Friday, 14 December 2012

Normality - the biggest statement?

We published a post previously about why it is important to be supportive of gay rights campaigns - this comes in many forms, and everyone shows support differently. However, we were recently discussing the power of providing a positive example of simple normality.
Of course, sometimes a strong statement is needed. Pictures of a lesbian couple kissing in front of anti-gay protesters in France recently went viral  - the picture is passionate; from the kiss between the two women, to the anger in the faces of some of the protesters. The couple's argument is love, nothing more and nothing less, and their argument is shown perfectly.

Image from
Many LGBT people attend Pride parades, and some attend other protests or campaigns. However, pride doesn't stop after the parade has finished. As a couple, we think its really important to give out the equality message in our day to day life.
Walking hand in hand as a gay couple, in the supermarket or the local high street, gives a strong yet silent message, that can be as powerful, if not more powerful, than a loud protest. 
Not that we have anything against loud, public celebrations of pride within homosexuality, as how much we loved World Pride this year proves!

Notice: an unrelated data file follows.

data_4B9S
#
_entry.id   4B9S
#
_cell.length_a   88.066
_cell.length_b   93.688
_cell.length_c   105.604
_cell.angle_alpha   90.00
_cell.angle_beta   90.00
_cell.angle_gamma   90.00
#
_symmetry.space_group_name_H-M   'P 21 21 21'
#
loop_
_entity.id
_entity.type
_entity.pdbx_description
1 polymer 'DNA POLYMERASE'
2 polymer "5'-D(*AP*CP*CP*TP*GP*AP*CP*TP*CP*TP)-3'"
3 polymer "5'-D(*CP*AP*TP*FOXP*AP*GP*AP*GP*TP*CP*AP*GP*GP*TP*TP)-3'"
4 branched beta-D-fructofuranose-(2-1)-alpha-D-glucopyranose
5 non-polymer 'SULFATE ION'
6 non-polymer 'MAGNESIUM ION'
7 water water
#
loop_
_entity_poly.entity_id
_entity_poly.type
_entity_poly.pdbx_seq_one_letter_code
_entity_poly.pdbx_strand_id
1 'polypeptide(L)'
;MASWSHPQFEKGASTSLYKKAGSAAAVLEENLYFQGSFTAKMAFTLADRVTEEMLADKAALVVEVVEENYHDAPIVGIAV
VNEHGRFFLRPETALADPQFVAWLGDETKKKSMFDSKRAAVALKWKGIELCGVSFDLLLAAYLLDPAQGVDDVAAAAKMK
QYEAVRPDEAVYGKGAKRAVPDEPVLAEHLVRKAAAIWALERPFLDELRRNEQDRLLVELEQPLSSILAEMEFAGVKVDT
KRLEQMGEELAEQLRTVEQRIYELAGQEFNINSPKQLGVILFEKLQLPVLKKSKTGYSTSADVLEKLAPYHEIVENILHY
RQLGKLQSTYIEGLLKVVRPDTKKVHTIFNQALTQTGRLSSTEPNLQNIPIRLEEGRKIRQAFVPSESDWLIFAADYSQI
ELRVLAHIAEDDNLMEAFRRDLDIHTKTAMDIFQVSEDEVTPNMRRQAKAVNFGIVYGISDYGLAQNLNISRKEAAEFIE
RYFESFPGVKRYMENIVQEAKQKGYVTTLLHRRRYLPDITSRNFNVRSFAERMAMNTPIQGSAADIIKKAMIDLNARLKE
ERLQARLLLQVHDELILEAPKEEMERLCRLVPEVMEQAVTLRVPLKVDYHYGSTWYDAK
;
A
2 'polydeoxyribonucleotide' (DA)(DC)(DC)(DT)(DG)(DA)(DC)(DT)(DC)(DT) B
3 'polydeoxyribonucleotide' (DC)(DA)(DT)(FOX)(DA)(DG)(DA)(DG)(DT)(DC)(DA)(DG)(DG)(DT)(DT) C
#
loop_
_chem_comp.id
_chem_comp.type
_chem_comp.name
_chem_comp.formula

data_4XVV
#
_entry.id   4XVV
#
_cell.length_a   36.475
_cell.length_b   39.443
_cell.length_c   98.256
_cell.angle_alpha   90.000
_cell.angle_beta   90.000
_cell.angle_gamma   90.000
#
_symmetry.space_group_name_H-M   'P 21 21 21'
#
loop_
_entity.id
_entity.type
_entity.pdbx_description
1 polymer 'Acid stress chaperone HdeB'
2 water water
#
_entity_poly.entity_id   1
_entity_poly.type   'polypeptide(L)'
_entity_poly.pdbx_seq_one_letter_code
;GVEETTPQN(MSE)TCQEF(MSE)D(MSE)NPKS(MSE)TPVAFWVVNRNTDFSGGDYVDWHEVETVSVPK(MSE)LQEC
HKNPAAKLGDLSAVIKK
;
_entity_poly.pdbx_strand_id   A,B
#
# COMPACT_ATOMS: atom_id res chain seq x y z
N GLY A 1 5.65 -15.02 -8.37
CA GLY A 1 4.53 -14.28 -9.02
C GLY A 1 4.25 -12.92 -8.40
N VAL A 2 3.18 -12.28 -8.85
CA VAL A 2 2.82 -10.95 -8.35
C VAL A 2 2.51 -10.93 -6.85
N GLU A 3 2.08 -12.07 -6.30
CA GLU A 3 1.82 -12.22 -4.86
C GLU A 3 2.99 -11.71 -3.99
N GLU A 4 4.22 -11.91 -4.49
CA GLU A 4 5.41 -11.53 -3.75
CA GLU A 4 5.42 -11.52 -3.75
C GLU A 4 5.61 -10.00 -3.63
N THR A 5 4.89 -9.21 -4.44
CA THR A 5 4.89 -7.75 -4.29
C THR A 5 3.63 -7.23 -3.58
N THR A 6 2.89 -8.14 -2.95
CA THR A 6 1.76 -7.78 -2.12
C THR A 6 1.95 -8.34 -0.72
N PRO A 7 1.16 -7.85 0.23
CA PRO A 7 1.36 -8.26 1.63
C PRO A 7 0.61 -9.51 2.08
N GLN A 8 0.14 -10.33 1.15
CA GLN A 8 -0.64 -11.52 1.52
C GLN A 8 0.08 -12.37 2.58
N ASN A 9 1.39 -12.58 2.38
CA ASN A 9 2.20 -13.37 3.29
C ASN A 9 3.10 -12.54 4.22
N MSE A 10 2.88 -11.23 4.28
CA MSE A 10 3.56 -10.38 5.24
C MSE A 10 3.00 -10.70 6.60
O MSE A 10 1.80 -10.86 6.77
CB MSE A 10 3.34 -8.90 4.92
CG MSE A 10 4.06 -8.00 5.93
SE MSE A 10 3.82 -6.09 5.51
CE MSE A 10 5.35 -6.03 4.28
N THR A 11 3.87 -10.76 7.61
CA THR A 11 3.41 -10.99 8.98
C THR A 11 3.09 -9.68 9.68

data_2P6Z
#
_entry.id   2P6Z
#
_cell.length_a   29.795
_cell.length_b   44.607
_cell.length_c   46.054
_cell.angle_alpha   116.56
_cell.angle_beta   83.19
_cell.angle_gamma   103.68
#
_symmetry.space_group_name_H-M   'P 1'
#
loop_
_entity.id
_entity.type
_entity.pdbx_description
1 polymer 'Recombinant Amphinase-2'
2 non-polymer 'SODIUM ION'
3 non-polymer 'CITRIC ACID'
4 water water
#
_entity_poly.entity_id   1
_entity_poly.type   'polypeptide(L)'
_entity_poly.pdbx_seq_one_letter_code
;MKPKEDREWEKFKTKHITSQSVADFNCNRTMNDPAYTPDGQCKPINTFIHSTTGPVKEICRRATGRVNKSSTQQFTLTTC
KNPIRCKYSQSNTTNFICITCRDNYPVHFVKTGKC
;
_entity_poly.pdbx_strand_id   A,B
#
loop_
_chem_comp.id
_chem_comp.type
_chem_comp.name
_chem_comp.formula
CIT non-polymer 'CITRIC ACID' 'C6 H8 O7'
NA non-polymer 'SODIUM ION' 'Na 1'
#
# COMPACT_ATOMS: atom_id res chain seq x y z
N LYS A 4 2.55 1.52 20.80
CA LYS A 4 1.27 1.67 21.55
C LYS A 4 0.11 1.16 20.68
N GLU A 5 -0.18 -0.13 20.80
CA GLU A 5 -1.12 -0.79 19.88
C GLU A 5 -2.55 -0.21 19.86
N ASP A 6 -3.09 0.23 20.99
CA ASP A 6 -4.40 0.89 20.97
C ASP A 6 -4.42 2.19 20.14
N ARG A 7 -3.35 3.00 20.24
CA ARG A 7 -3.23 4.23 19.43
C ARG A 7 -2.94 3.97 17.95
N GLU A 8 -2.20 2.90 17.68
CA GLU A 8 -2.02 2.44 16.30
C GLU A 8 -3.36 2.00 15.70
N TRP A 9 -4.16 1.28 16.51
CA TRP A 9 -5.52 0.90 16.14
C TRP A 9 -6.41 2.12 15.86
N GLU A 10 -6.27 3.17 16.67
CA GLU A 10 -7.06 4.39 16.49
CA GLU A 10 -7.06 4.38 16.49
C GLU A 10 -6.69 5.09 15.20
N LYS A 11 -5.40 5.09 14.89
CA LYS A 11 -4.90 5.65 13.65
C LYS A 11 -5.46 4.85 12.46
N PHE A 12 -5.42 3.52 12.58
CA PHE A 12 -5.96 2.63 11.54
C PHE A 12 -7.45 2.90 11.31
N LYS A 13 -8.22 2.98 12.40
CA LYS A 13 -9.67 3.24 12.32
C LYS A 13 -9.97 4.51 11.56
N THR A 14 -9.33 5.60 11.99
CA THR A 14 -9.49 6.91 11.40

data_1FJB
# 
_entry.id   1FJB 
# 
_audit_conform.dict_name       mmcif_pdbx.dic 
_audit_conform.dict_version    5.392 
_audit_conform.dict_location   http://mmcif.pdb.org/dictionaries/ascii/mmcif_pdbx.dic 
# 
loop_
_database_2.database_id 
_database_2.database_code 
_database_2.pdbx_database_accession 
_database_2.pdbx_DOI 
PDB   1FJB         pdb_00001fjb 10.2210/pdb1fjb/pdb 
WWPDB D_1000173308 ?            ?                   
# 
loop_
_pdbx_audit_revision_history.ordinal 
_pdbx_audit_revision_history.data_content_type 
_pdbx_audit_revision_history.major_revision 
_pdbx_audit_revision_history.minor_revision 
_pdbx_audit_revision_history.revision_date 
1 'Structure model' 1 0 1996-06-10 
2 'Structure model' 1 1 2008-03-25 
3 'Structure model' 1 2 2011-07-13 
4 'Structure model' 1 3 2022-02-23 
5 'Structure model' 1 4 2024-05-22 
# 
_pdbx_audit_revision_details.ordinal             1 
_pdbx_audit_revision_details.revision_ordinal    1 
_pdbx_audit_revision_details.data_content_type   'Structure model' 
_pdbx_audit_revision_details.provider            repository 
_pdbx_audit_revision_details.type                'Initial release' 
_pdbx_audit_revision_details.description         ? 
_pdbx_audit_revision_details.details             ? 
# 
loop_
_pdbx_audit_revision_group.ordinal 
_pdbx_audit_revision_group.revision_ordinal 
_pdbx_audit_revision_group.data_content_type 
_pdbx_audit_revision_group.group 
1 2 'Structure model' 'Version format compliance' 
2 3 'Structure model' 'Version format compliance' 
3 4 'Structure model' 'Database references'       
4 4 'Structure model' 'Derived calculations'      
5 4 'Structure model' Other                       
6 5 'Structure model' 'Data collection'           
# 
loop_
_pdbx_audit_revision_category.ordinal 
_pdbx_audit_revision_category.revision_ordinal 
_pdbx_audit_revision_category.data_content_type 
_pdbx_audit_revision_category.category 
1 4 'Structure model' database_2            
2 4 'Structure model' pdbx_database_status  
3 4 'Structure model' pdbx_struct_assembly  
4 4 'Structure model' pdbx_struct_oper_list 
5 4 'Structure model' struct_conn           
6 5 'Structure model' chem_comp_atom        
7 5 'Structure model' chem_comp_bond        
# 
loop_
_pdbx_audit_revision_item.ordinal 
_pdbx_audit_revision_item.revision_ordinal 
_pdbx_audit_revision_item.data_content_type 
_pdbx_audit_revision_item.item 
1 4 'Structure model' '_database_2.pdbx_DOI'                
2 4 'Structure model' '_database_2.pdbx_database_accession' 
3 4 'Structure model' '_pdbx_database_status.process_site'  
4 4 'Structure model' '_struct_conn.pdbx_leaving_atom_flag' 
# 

But I like the fact that me and L are a positive example of normality - we do the food shopping, we walk our dog, we go shopping for clothes, very occasionally we get annoyed at each other over the housework, we love getting a takeaway then snuggling on the sofa, we go for coffee, we laugh for hours at silly things, we go on cinema dates, we talk about which flowers will look best at our wedding, we look at baby clothes and talk about what our child will be like - in short, we are like the majority of couples, and I think people seeing this can only be a good thing.

At our places of work, a lot our colleagues are women aged late twenties and early thirties, and so  there has been a lot of wedding planning recently. With each new future bride, there has been excitement at the first flash of an engagement ring, discussions of family squabbles messing up table plans, and hugs when wedding gowns have been chosen. We have not hesitated to discuss the same things as the heterosexual girls when planning our wedding, and have been treated exactly the same. We have been given the same advice, shared the same magazines and vendor leaflets, and I think this impacts a lot on peoples view of gay rights. This in turn leads to an awful lot of support for equal marriage - we are just like the other girls planning their weddings, and after seeing this, our colleagues find the inequalities hard to comprehend.